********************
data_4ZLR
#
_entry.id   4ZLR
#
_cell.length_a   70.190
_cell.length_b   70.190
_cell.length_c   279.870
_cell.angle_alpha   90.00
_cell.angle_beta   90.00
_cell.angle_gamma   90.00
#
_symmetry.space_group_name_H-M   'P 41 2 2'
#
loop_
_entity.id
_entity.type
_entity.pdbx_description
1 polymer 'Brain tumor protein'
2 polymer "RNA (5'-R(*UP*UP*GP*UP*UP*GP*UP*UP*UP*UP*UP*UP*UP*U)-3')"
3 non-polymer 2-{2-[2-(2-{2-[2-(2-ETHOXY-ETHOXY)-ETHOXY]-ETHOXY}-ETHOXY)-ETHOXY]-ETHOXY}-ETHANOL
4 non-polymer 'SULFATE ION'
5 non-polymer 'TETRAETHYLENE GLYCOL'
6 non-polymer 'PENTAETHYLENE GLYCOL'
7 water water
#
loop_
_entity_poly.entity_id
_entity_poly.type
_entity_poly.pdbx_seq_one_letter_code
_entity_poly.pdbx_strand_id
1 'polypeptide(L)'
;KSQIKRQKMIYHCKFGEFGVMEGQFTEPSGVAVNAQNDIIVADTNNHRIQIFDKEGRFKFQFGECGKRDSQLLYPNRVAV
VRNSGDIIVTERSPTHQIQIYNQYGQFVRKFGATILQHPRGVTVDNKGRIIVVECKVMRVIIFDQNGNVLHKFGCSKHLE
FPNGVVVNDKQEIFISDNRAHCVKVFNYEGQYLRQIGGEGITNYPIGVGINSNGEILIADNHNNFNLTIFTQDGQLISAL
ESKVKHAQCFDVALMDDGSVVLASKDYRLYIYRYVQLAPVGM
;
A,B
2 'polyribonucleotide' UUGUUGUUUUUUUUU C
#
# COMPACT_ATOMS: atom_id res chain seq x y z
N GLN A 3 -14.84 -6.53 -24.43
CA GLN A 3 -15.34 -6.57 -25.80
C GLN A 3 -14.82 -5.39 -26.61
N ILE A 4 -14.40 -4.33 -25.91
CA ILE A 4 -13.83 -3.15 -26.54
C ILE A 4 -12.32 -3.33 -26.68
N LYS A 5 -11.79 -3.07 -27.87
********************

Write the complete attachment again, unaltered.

data_4ZLR
#
_entry.id   4ZLR
#
_cell.length_a   70.190
_cell.length_b   70.190
_cell.length_c   279.870
_cell.angle_alpha   90.00
_cell.angle_beta   90.00
_cell.angle_gamma   90.00
#
_symmetry.space_group_name_H-M   'P 41 2 2'
#
loop_
_entity.id
_entity.type
_entity.pdbx_description
1 polymer 'Brain tumor protein'
2 polymer "RNA (5'-R(*UP*UP*GP*UP*UP*GP*UP*UP*UP*UP*UP*UP*UP*U)-3')"
3 non-polymer 2-{2-[2-(2-{2-[2-(2-ETHOXY-ETHOXY)-ETHOXY]-ETHOXY}-ETHOXY)-ETHOXY]-ETHOXY}-ETHANOL
4 non-polymer 'SULFATE ION'
5 non-polymer 'TETRAETHYLENE GLYCOL'
6 non-polymer 'PENTAETHYLENE GLYCOL'
7 water water
#
loop_
_entity_poly.entity_id
_entity_poly.type
_entity_poly.pdbx_seq_one_letter_code
_entity_poly.pdbx_strand_id
1 'polypeptide(L)'
;KSQIKRQKMIYHCKFGEFGVMEGQFTEPSGVAVNAQNDIIVADTNNHRIQIFDKEGRFKFQFGECGKRDSQLLYPNRVAV
VRNSGDIIVTERSPTHQIQIYNQYGQFVRKFGATILQHPRGVTVDNKGRIIVVECKVMRVIIFDQNGNVLHKFGCSKHLE
FPNGVVVNDKQEIFISDNRAHCVKVFNYEGQYLRQIGGEGITNYPIGVGINSNGEILIADNHNNFNLTIFTQDGQLISAL
ESKVKHAQCFDVALMDDGSVVLASKDYRLYIYRYVQLAPVGM
;
A,B
2 'polyribonucleotide' UUGUUGUUUUUUUUU C
#
# COMPACT_ATOMS: atom_id res chain seq x y z
N GLN A 3 -14.84 -6.53 -24.43
CA GLN A 3 -15.34 -6.57 -25.80
C GLN A 3 -14.82 -5.39 -26.61
N ILE A 4 -14.40 -4.33 -25.91
CA ILE A 4 -13.83 -3.15 -26.54
C ILE A 4 -12.32 -3.33 -26.68
N LYS A 5 -11.79 -3.07 -27.87